A multi-pronged approach including quality seed availability and increased profitability for farmers can help India bridge the demand-supply gap in pulses, says a team of scientists. The 12-point recommendations made in the paper, ‘Leveraging Policies for Self Sufficiency in Pulses in India’, authored by Ranjit Kumar from ICAR and Dr KV Raju from ICRISAT, suggest strategies for policy makers to consider to fill in existing gaps.
Pulses are a key source of protein in most Indian diets and India is the biggest consumer of pulses in the world. Yet, with stagnation of production in spite of increase in demand, there has been an increasing demand-supply gap for pulses in India.
Rich in complex carbohydrates, proteins, B vitamins, micronutrients and fiber, while being low in fat help manage cholesterol, pulses improve digestive health and regulate energy levels. Due to an increasingly nutrition-conscious urban population in India, the demand for pulses is growing rapidly; the supply lags far behind. India produces a quarter of the world’s total production of pulses and consumes almost one-third, importing 2–6 million tons annually (most of it from Canada, Myanmar, Australia and African countries) to meet the domestic demand.
The paper analyses the Indian pulses scenario over the past five decades.
During the Green Revolution period (1964–1972) in India, the focus was to achieve food self-sufficiency through modernizing and intensifying agriculture to raise yields of the major cereals – rice and wheat – through the use of improved seeds, multi-cropping methods, modern fertilizers and pesticides, and so on. As a result, production of rice and wheat went up by over 225% (to 106 million tons) and 808% (to 95 million tons) respectively in 2013-2014, compared to 1960-1961. However, over the same period, production of pulses in India increased only by about 47% to about 18.5 million tons in the 2013–2014 (from about 12.5 million tons in 1960–1961).
Based on the scenario assessment, short, mid and long-term strategies have been recommended.
- Strengthening seed delivery system by encouraging high-quality seed production of pulses
- Ensuring remunerative prices for farmers by judicious consideration of MSP
- Effective procurement by arranging procurement centers close to producers
- Skilling of pulse growers on modern production practices with help from Krishi Vigyan Kendras
- Efficient crop insurance mechanism focused on pulses growers.
- Expansion of area under pulses by utilizing fallow lands and reclaimed wastelands for pulses production
- Forming Farmer-Producer Organizations (FPOs) for value addition through processing of pulses, and shortening of the value chain
- Customization and development of farm equipment, including app-based hiring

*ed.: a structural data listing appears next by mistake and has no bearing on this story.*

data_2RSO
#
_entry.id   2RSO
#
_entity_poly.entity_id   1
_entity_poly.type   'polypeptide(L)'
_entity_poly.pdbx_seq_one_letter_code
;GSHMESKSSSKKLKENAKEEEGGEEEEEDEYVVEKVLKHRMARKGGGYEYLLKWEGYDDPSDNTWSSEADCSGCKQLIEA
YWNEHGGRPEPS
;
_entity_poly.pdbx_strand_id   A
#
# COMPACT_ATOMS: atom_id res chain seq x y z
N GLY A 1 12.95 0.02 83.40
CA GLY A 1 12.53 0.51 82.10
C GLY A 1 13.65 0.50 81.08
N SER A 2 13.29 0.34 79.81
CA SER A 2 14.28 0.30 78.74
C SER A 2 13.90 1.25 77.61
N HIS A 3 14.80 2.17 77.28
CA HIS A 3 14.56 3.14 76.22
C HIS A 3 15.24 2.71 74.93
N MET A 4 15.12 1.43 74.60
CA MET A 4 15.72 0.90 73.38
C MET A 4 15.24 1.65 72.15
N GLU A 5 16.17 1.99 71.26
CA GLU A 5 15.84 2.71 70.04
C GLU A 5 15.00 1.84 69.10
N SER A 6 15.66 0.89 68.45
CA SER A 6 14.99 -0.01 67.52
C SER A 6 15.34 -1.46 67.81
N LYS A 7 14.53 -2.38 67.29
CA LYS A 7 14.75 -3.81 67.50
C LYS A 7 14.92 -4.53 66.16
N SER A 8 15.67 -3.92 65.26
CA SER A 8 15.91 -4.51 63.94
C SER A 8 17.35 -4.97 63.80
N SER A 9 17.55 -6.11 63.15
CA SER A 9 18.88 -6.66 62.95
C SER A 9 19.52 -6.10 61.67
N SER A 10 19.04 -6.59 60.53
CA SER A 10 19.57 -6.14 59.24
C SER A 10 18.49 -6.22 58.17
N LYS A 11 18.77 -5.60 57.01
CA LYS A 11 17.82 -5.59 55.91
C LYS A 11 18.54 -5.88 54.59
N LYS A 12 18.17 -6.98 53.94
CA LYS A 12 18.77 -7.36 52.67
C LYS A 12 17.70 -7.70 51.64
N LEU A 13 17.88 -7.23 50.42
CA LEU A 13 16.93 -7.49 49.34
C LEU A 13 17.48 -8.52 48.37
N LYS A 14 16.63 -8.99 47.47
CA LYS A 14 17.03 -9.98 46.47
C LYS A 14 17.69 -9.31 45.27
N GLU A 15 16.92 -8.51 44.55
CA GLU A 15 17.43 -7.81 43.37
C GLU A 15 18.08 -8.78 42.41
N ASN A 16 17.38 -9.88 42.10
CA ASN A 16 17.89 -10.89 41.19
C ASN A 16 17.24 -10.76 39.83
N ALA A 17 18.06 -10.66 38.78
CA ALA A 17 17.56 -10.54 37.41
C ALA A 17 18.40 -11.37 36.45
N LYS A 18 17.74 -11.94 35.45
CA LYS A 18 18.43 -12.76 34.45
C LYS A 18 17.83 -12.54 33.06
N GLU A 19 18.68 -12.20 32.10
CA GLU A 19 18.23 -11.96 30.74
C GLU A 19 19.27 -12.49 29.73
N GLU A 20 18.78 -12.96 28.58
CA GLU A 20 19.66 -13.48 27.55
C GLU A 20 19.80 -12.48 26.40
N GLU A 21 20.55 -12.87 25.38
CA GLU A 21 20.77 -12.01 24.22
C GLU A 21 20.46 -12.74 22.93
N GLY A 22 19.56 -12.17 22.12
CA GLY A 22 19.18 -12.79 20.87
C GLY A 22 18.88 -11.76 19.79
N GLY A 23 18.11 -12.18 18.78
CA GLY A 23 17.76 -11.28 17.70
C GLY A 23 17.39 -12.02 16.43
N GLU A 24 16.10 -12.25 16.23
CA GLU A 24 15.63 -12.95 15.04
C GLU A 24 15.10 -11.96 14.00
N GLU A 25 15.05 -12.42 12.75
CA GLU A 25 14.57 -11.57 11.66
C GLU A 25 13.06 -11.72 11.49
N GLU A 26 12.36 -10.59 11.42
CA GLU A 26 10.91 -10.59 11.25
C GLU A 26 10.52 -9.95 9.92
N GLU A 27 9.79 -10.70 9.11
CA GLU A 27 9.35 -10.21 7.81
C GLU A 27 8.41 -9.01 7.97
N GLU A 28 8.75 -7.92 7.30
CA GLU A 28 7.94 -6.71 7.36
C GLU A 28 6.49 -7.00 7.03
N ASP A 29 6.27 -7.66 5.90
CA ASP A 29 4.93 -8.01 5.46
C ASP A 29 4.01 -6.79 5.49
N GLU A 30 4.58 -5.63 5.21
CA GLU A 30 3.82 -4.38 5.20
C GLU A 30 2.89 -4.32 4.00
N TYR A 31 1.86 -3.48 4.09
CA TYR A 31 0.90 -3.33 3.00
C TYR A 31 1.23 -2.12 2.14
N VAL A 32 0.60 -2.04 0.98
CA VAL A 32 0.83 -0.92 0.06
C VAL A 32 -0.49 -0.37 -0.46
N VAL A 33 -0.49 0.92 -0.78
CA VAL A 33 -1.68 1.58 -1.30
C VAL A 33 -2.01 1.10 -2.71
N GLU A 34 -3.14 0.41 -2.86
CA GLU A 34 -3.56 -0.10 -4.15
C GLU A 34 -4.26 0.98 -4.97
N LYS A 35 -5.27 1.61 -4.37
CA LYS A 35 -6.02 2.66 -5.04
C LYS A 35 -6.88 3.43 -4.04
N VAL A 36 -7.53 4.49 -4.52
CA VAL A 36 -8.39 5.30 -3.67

- Setting up of storage and warehousing in rural area
- Foresight for international trade, with tools to predict market demand/supply
- Developing short duration and pest- and disease-resistant cultivars, with adequate funding support for R&D
- Integrating pulses into the public distribution system (PDS) to ensure minimum consumption by poor households even during scarcity
According to the paper, published in the Journal of Development Policy and Practice, the predominant smallholder farmers in India shifted their cropping pattern away from risky pulse crops to less profitable but more stable crops such as cereals. Apart from this, rising costs of labor, low genetic yield potential, frequent crop failures and yield instability due to biotic and abiotic stresses, and lack of institutional support (seed delivery system, guaranteed procurement, support price in congruence with yield) etc. have been some major challenges in the pulses sector.
In recent years, the Indian government has proactively worked to increase area allocation to pulses cultivation, along with several improved and high-yielding varieties of different pulse crops being developed by research institutions for different regions in India. The states of Madhya Pradesh, Maharashtra, Rajasthan and Odisha are witnessing significant leaps in pulses production since the year 2016–2017.
The National Food Security Mission (NFSM), launched in 2007, outlines policy packages involving field demonstrations of best farming practices, incentives for adoption of modern technologies, and resource conservation and management practices. In the past six years, the government has continued to increase the MSP of kharif pulses by over 45% and that of the rabi pulses by 50–60%. However, it will take much more than these incentives for India to achieve self-sufficiency in pulses. Drawing on the above recommendations can prove to be invaluable for policy makers while formulating strategic plans to increase and improve pulse production in India.